Wallpapering a Tent

The idea in my title might sound ridiculous but hey, what if you really felt comfy in the tent and wanted to stay awhile? What if that tent’s ocular pleasantries are a bit ‘dated’ but still ‘old-fashioned’ enough to be cute? Well…what if that “tent” I’m speaking of is something worn in the form of an over-sized vintage nightgown, and the “wallpaper” is a quaint but soft cotton? Bingo! Hello year 1969.

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This project was not my own choosing or doing, actually, but was kindly passed on to me by my mother-in-law. It was begun by her and completed up to the point before the marking of the pieces and sewing them together takes place. I was tickled, happy, and (later during sewing) slightly skeptical of the finished project, but now I truly enjoy the nightgown and am glad I got to finish it. The nightgown was even sewn on the machine given to me by my mother-in-law, one which had been her mother’s. My Grandmother’s stash gifted to me provided the lace. By using thread to link the past and present together, I get to wear a piece of the family’s memories.

THE FACTS:Simplicity 8457, year 1969 nightgown and bed jacket pattern

FABRIC:  It is a very soft but also quite sheer (va-voom!) printed cotton that might have a small blend of poly…but I’m not sure.

NOTIONS:  Every notion came from what I had on hand – two colors of bias tape packs, ivory thread, two buttons, and some lace (from my Grandmother’s stash)

PATTERN:  Simplicity #8457, year 1969

TIME TO COMPLETE:  As I mentioned above, the preliminary work was started for me, but what I did do took me about 5 or 6 hours to do. The nightgown was finished on February 19, 2016.

THE INSIDES:  I made sure all the edges are cleanly finished inside in either French seams or bias bindings.

TOTAL COST:  Zero!!!

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The size to the nightgown seemed to be a bit on the generous size for my proportions but having a roomy nightgown almost always is a good recipe for comfort, I figured. The original fabric pieces were cut out with a slight up-grading of about ¼ inch on all seam allowances. As the pattern was a size up than what I needed, I cut off the excess to make the medium precisely. Then, as the nightgown turned out, it is a good size for me. I have made several other Simplicity patterns from about 1968 to the mid-1970’s in a size medium, too, and they also fit me well. Hmmm…perhaps these run on the small side.

Luckily, the scraps that were leftover had been kept with the fabric pieces and the pattern. I needed those scraps for some pieces which hadn’t been cut out yet – a continuous lap-style placket for the front button closing and a neckline facing. With the scraps still available, I decided to go all out with the dated look and cut out a collar (which also didn’t come with the nightgown as my mother-in-law gave it to me).  My thought was, I enjoy collars, doing one wouldn’t take much extra time, and the large baby doll style was cute in the cover drawing. Nevertheless, I do not like the collar as much as I had hoped but it isn’t that bad, either. In the back of my mind I think the chest placket would look a bit basic or empty without it. However, the delicate lace around the collar wins me over to it.

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Speaking of the lace, my Grandma’s stash (as I said above) provided the most lovely, delicate, deep ivory lace that I could have wanted. It was a length which was just enough with perhaps 5 inches to spare for under the edges of both the collar and sleeves. Speaking of sleeves, they were originally cut to be quarter length but I shortened them by 3 inches. Cropped sleeves and the thin lace felt more in keeping with the rest of the nightgown to balance out the large amount of fabric everywhere else.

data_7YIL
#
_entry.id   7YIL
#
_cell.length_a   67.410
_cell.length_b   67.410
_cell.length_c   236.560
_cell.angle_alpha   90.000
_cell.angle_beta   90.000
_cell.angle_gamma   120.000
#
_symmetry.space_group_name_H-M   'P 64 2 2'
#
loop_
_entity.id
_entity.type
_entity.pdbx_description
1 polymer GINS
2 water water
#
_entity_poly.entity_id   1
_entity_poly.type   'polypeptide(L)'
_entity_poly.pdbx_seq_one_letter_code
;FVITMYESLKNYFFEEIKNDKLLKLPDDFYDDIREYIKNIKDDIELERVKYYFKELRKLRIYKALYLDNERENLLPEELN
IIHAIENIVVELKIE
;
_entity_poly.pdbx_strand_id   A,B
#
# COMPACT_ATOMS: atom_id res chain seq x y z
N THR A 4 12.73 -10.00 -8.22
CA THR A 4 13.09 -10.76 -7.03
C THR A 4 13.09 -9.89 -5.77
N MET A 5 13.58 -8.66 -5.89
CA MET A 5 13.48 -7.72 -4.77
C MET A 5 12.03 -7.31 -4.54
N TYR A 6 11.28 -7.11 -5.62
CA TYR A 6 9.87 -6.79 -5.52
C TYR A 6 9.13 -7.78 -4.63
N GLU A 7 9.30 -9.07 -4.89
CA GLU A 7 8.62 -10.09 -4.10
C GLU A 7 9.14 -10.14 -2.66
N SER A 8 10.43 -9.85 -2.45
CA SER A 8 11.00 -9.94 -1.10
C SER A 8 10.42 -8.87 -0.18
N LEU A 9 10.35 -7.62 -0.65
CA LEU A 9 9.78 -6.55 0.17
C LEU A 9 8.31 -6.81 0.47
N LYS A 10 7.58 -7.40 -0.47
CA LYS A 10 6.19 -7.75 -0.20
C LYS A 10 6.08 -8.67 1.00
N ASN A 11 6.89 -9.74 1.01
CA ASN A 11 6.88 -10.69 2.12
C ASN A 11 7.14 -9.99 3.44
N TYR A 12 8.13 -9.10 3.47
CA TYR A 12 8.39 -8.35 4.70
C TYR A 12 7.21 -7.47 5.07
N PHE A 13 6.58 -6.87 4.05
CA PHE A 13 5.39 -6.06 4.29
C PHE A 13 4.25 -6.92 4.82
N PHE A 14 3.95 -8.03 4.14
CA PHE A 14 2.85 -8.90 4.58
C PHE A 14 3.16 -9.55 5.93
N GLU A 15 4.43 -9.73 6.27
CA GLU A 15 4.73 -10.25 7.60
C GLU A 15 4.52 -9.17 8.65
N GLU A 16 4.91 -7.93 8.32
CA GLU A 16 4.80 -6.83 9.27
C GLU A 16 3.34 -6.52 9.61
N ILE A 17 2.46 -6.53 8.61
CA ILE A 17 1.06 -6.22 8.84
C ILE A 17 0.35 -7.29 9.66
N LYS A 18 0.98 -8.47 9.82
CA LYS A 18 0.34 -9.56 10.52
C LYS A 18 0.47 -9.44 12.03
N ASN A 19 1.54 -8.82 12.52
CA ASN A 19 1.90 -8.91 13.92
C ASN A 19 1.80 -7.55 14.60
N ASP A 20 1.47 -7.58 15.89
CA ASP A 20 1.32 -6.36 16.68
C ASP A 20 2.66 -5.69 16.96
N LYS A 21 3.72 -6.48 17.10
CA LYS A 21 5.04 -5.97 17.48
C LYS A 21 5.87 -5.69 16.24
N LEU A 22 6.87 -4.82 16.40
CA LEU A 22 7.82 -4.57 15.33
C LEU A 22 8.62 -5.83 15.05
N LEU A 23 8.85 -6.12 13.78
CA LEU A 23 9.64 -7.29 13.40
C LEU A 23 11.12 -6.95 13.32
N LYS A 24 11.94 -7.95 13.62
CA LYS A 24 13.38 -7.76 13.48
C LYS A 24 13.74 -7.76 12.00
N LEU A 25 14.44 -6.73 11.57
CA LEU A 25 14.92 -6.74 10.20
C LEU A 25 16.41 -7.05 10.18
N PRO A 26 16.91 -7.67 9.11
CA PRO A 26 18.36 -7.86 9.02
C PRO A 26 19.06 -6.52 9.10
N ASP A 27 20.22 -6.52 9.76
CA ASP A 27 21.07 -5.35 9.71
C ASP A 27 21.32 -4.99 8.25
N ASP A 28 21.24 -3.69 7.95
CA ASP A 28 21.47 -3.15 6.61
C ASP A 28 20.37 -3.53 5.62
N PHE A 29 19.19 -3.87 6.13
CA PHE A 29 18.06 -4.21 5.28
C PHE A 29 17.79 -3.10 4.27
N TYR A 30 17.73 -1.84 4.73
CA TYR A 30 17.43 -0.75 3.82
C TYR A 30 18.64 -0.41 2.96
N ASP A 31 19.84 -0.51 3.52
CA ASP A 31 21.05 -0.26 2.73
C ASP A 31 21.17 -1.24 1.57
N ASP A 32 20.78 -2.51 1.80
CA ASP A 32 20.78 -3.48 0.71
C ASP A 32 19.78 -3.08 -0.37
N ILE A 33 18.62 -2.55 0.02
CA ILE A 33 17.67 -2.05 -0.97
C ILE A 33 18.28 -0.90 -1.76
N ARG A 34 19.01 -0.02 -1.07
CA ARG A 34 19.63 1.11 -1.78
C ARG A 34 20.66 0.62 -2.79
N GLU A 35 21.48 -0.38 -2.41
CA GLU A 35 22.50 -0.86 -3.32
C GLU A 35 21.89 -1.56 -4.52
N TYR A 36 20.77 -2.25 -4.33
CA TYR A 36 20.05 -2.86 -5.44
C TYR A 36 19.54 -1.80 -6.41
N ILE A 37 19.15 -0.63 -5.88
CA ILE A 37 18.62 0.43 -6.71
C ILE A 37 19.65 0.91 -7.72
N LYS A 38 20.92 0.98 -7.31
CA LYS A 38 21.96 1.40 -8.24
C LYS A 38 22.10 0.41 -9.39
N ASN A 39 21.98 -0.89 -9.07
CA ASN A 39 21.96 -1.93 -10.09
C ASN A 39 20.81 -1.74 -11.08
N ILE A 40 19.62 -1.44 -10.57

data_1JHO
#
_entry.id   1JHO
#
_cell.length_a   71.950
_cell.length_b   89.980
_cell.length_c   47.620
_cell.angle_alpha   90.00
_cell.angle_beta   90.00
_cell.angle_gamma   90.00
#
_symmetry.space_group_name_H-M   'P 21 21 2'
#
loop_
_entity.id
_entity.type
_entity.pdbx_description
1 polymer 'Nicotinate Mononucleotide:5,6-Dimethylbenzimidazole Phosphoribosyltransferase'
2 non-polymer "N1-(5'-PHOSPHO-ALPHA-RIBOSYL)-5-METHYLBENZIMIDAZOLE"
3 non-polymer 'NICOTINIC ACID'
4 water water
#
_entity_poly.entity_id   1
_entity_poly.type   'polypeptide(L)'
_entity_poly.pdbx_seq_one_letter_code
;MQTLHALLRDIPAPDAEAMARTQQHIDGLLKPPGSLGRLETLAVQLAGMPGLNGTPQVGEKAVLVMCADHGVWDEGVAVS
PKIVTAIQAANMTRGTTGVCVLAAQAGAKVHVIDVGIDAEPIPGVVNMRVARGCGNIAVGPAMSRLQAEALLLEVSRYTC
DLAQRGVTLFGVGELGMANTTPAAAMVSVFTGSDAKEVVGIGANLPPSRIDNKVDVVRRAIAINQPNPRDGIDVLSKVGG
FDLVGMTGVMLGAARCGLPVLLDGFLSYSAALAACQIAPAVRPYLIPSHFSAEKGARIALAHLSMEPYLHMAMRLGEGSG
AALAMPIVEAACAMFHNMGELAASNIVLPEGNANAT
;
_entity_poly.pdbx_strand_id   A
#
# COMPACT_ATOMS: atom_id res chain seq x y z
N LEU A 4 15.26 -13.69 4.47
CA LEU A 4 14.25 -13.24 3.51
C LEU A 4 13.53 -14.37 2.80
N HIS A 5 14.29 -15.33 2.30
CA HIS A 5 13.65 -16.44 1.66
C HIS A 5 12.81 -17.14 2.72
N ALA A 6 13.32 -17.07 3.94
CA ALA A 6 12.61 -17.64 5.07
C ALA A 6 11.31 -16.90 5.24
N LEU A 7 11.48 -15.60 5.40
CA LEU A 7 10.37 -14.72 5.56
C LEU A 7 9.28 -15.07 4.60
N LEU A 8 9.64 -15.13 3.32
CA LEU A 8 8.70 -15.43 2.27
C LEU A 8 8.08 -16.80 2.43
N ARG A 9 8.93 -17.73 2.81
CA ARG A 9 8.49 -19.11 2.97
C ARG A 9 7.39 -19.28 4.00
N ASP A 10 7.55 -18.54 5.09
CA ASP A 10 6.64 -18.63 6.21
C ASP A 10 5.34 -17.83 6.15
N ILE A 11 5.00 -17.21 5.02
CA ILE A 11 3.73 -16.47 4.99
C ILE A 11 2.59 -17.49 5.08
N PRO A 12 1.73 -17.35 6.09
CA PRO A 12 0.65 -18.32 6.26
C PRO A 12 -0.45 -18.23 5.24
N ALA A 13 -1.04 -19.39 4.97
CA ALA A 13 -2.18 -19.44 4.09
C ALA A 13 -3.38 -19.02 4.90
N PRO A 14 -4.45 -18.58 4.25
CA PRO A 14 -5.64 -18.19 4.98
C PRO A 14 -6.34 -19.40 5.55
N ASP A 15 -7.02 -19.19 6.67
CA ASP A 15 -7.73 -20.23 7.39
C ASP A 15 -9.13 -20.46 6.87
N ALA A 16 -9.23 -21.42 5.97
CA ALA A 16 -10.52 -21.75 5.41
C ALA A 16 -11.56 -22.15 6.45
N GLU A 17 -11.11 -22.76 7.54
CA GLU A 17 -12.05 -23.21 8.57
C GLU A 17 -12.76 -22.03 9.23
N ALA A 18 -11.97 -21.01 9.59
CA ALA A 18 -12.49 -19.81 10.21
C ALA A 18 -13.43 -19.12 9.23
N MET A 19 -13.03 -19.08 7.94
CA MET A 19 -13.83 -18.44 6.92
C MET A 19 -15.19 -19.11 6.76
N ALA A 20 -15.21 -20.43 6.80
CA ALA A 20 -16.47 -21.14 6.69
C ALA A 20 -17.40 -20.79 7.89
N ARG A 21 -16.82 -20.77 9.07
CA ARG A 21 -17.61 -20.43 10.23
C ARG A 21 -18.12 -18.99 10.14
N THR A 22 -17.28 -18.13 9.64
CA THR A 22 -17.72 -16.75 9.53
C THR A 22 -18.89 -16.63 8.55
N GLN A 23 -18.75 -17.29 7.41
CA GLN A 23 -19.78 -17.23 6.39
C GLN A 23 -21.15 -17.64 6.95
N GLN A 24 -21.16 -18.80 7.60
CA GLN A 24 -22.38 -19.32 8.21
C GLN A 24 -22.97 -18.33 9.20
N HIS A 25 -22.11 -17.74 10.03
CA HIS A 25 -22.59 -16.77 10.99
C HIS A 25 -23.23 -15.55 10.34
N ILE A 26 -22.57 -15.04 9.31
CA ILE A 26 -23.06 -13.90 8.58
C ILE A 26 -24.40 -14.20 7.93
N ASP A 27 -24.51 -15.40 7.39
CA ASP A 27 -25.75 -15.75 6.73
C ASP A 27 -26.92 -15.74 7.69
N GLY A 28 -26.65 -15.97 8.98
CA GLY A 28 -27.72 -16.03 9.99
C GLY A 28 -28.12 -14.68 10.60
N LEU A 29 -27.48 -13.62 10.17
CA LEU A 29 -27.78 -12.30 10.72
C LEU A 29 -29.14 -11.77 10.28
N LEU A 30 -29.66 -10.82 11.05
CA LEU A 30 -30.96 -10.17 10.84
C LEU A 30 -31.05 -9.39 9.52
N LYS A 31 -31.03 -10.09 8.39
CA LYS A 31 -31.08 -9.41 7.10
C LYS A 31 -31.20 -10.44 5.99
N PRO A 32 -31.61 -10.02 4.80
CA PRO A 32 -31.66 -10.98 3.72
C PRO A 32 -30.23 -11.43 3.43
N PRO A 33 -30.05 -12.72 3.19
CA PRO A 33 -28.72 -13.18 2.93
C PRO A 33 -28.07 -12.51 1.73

As easy as this was to sew together, it seriously was overwhelming and almost hard to find the seams when working with it at the sewing machine. There is so much fabric for the long length version…which is why it truly seems like a tent when I’m not wearing it. However, on me, the excess fabric seems quite nice and in proportion to the rest. This nightgown is an extreme example of how different something can look on its own compared to when on a body. When I held it up to show my hubby, he said the nightgown reminded him of something to wear to go camping. “Why?” “Well,” he came back, “if it wasn’t so thin, the whole family could stay warm under that nightgown.” That was a creative –albeit unexpected – thing to say, and funny to think about! I’m still laughing to myself just writing it! I think my calling the nightgown a tent had something to do with his idea…

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It actually took longer than I realized to wake up and hear the thought in the back of my head regarding the fabric’s print. I knew that the more I looked at the heavy layer of white in that repetitive vertical design I was always confused, like I was thinking, “this can’t be fabric”. The pastel colored bouquets in between the white swirls were the most annoying part of the print ‘til I was lying in bed on day and I saw the outdated floral wall paper on our ceiling (yeah, we need some renovations…). Eureka – wall paper! I’d finally pinned down what my mind was thinking without my knowing it. This fabric truly needs to have glue spread on the back of it and be pasted up on the walls of a movie set for a retro disco-era background…just don’t do that now that I’ve made something from it. Seeing remnants of this fabric actually got my dad to talk about memories of his Grandmother’s walls. Gosh, it’s amazing what a fabric can do.

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I did not follow the instructions as to where to work the button holes and buttons and decided to stick to my personal taste. A touch of claustrophobia keeps me terrified of anything which fits too tightly around my neck. Thus I left the chest free of buttons and only chose two over-sized pink pearl buttons to close the lower third portion of the placket. With no interfacing added into the placket (or anywhere for that matter), making a button hole in this thin fabric was a frustrating nightmare but nothing a little hand-stitching and some “fray check” liquid couldn’t fix. I’m still a bit frustrated that I took the time to make nice insides but sew such a crummy button hole. So goes life – at least this only happened to a nightgown and nothing made for wearing out and about.